Enterprise hits and misses - Apple employees push back on return-to-office, marketers get woke, and the global AI race heats up

Profile picture for user jreed By Jon Reed June 7, 2021
Summary:
This week - are marketers ready to break stuff? A wake-up call arrives. The return-to-office ratchets up as Apple employees push back. The global AI race gets nuttier, while lessons from the Colonial Pipeline attack linger. Your whiffs include some blockchain fun - at my expense.

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Lead story - Are you ready to break your marketing and do something better?

MyPOV: After another batch of mediocre virtual events, yeah, let's break sh!t. I'm ready for marketers to accept that brandcasting is a failed virtual premise break a few things also. Barb's piece looks at the lessons from a recent event, Breaksh!t, where nine marketing experts shared one thing that marketers should stop doing. For example? Barb writes:

Andrew Davis listed a lot of bad habits marketers need to break, including unsolicited LinkedIn pitches, cold email outreach, pop-up email subscriptions, the word "engagement," and personalization in the form of "Hey <first_name>!" I can't argue with any of these.

Yeah, using my LinkedIn inbox as a dumping ground for hopes and prayers disguised as hypothetical services isn't so swell. Then there is the ever-present danger of "woke washed marketing." Barb again:

Katie Martell wants marketers to break 'woke washed marketing' and become a true ally. On her website, she explains woke wash marketing as the: 'Collision of marketing, advertising and PR with social movements such as feminism, LGTBQ+ equality, racial justice, gun rights, environmental protection and more - and the danger of brand pandering.' Think rainbows everywhere in June, or greenwashing to show the brand is environmentally friendly, or all the black backgrounds supporting Black Lives Matter(BLM).

Martell is working on a documentary on the topic. It's about how marketers have a pandering problem, aligning to social movements with no real understanding of what they are doing or genuinely standing up for.

Ouch. Does that mean marketers can never align with causes, or that social awareness is a foolish corporate undertaking? Of course not. But it sounds like Martell has a better approach. Look for our interview follow up on this. Barb also filed this meaty morsel: Welcome to the Revenue Marketing era - altered priorities ahead! Evidently, we are now in the third marketing era. What is that, you ask? Barb:

In the Revenue era, which we are technically in - Cancel argues that it started roughly in 2020 - everyone is a buyer. It is digital-first, offline-optional, and marketers are now dealing with digital natives. And it’s not only about marketing to prospects; it’s about marketing to everyone, including customers, the media and employees.

Yes, well, that's been the case in B2B for a long time. Yet most B2B buying models start with prospect awareness, even now. No, you can't trick me into blowing that fuse today; I've already posted a different B2B buying model, and will do so again.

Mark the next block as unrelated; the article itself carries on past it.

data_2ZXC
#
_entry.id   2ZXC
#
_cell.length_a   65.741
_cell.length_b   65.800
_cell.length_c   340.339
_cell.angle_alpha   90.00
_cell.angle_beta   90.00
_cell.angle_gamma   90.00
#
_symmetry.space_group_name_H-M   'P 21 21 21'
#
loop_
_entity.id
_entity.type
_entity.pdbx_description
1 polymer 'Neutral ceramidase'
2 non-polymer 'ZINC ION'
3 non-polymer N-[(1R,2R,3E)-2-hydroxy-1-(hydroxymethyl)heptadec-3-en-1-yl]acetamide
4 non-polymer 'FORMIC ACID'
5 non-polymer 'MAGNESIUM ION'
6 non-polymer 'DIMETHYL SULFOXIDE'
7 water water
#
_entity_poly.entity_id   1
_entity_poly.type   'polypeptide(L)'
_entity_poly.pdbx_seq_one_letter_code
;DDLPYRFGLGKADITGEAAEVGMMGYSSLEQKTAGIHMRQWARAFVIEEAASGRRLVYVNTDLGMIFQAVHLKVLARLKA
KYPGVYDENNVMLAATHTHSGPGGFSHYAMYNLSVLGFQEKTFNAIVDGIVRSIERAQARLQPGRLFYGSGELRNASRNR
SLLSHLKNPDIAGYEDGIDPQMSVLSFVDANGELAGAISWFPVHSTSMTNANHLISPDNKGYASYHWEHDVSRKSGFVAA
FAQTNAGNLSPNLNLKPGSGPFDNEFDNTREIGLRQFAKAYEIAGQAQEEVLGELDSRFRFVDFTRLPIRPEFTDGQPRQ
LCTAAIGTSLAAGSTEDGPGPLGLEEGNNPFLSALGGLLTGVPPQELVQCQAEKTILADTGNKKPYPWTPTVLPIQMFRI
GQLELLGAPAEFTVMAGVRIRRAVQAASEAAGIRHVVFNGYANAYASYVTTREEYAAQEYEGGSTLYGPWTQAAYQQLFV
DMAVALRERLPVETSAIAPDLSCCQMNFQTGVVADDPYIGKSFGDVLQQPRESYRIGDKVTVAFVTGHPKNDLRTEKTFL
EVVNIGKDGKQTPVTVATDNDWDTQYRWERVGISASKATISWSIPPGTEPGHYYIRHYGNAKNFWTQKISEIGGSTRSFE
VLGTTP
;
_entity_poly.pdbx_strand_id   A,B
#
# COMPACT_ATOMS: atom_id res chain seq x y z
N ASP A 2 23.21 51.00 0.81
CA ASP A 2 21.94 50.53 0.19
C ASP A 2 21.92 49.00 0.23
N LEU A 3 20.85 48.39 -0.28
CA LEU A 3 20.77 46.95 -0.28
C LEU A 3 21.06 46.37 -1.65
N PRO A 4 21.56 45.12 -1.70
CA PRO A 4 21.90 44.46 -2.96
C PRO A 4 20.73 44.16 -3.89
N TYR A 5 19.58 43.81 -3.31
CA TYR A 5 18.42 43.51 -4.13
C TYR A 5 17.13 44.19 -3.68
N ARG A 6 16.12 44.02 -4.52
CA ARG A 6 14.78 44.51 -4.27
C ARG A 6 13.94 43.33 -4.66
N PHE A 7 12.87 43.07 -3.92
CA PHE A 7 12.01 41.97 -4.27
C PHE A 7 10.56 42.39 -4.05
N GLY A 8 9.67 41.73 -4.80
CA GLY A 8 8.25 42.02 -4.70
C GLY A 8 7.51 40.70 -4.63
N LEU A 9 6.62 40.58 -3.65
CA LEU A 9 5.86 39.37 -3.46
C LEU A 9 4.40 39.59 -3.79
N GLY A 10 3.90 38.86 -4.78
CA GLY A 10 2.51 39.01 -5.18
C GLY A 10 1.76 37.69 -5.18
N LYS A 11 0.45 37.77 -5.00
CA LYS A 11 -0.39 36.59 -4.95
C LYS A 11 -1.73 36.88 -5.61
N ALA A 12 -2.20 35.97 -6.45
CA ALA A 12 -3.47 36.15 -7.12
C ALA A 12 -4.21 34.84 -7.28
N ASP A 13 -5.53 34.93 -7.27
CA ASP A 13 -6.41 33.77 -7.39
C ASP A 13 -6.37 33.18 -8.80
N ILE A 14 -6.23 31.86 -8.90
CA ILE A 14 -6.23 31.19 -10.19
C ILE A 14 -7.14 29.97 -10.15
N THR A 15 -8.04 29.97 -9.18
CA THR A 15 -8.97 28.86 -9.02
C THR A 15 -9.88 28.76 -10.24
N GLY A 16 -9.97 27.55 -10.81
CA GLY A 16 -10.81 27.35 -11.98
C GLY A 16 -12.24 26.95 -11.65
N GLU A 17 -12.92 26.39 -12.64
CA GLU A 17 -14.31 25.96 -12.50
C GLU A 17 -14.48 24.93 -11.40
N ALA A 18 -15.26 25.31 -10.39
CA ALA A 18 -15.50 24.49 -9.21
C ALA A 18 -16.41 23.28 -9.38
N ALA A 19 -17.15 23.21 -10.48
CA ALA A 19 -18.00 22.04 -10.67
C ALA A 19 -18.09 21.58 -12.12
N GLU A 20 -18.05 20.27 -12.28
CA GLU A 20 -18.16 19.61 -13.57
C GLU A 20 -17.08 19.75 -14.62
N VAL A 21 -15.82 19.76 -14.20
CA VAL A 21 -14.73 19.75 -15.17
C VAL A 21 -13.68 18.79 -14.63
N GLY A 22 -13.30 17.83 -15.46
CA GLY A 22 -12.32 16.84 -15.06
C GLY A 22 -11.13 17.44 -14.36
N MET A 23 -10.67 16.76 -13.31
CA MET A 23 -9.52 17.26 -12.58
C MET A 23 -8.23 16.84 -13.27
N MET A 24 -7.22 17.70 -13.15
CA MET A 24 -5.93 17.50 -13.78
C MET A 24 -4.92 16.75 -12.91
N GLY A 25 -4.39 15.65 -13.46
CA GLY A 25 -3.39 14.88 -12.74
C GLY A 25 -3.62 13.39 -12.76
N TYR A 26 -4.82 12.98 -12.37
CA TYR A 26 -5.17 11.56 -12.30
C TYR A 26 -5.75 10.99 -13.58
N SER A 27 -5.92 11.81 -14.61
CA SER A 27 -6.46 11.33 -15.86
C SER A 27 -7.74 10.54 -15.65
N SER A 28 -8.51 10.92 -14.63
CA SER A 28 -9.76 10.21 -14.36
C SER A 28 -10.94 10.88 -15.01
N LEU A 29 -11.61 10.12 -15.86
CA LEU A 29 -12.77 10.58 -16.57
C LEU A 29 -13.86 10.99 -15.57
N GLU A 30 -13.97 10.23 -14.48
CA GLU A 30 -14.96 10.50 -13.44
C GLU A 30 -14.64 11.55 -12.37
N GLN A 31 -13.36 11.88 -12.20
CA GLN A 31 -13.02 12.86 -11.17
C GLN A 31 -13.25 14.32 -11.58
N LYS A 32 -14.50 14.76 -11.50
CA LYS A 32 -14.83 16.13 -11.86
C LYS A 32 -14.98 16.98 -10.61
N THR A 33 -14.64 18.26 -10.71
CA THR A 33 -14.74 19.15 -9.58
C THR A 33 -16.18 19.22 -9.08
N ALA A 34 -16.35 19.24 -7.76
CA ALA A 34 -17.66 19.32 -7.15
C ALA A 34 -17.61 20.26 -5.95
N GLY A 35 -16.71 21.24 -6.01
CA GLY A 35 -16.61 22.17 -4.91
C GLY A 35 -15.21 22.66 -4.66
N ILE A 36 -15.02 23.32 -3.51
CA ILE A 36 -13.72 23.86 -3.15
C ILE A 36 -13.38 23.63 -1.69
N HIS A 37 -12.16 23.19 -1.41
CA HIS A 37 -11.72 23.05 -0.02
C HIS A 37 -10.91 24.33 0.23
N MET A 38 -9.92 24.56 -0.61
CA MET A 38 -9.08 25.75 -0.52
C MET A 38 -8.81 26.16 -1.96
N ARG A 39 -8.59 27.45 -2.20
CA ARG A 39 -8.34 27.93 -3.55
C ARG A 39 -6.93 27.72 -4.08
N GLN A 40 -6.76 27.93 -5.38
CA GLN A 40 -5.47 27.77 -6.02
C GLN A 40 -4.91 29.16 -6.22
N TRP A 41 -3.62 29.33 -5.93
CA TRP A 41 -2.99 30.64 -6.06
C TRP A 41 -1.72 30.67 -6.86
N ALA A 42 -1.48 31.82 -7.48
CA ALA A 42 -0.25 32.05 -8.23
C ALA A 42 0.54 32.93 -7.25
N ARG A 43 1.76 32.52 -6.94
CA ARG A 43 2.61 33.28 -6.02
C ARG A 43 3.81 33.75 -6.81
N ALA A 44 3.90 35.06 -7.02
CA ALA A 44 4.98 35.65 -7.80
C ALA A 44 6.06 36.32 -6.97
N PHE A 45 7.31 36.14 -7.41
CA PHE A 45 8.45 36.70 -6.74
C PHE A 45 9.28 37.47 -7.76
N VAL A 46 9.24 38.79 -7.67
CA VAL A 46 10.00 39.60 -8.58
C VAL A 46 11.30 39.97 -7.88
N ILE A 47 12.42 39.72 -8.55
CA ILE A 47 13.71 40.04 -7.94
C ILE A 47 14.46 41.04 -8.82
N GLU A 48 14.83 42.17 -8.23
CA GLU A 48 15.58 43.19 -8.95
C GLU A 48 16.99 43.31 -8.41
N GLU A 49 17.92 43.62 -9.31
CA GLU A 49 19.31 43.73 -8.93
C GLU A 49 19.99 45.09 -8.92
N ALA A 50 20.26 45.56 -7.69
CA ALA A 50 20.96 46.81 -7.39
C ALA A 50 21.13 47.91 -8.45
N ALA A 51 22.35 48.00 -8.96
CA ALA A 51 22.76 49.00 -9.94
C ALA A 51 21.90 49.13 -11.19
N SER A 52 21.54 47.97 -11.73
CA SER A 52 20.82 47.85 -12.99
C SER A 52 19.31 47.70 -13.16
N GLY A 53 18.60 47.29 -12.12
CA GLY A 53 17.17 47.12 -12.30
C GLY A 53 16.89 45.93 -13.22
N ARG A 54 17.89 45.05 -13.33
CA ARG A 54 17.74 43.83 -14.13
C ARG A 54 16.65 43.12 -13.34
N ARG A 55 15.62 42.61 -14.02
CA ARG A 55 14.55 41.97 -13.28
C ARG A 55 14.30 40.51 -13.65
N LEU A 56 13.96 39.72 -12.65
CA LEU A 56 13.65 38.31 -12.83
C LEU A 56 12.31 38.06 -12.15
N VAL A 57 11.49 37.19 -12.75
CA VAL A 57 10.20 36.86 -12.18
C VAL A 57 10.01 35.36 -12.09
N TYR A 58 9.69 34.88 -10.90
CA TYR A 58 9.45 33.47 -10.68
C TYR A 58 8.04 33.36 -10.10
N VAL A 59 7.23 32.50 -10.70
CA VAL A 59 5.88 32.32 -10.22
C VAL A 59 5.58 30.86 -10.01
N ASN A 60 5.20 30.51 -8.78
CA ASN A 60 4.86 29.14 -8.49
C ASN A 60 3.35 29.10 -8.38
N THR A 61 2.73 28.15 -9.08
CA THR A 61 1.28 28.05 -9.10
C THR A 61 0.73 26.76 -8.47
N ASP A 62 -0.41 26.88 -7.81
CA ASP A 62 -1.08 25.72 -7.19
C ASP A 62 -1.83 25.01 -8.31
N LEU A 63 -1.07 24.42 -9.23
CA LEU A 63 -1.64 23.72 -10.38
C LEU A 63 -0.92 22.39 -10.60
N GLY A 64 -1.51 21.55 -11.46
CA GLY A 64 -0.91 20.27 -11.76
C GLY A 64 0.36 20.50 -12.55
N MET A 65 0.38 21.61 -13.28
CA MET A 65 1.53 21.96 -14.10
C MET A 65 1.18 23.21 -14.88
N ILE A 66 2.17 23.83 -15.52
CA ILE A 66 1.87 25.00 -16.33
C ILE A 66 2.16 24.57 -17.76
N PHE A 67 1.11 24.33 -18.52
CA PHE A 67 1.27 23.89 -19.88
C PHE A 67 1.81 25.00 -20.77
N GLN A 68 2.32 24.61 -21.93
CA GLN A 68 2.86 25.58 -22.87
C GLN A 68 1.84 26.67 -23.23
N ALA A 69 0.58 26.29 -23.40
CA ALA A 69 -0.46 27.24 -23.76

Diginomica picks - my top stories on diginomica this week

Vendor analysis, diginomica style. Here's my three top choices from our vendor coverage:

Kinaxis "Big Ideas in Supply Chain" virtual summit - use cases and analysis. The diginomica team dug into the problems global supply chains are facing, via our Big Ideas in Supply Chain coverage (with more to follow):

A few more vendor picks, without the quotage:

Jon's grab bag - Kurt examines NVIDIA's AI shifts in NVIDIA pivots to AI for enterprises. Whether AI will be bigger than the Internet isn't something I would squander a barstool conversation on (especially these days, when barstool convos are hard to come by). But NVIDIA has to feel good about what Kurt rightly calls "the insatiable need for AI hardware."

Finally, Gary wraps it up with a soothing type of use case, How Calm is using machine learning to keep us all mellow - though come to think of it, I may be beyond the reach of a meditation app...

Best of the enterprise web

Waiter suggesting a bottle of wine to a customer

My top eight

Overworked businessman

Whiffs

So I lost out on an auction:

On the plus side, several folks offered me their NFTs:

Lots of competition for the "stay classy" award this week, but I'll go with TikTok:

Brian Sommer had some fun (at my expense) on my video show:

Finally, the unexpected. United's supersonic jet announcement called my bluff:

Yeah, those flights won't come cheap. Can I bring my guitar? See you next time...

If you find an #ensw piece that qualifies for hits and misses - in a good or bad way - let me know in the comments as Clive (almost) always does. Most Enterprise hits and misses articles are selected from my curated @jonerpnewsfeed. 'myPOV' is borrowed with reluctant permission from the ubiquitous Ray Wang.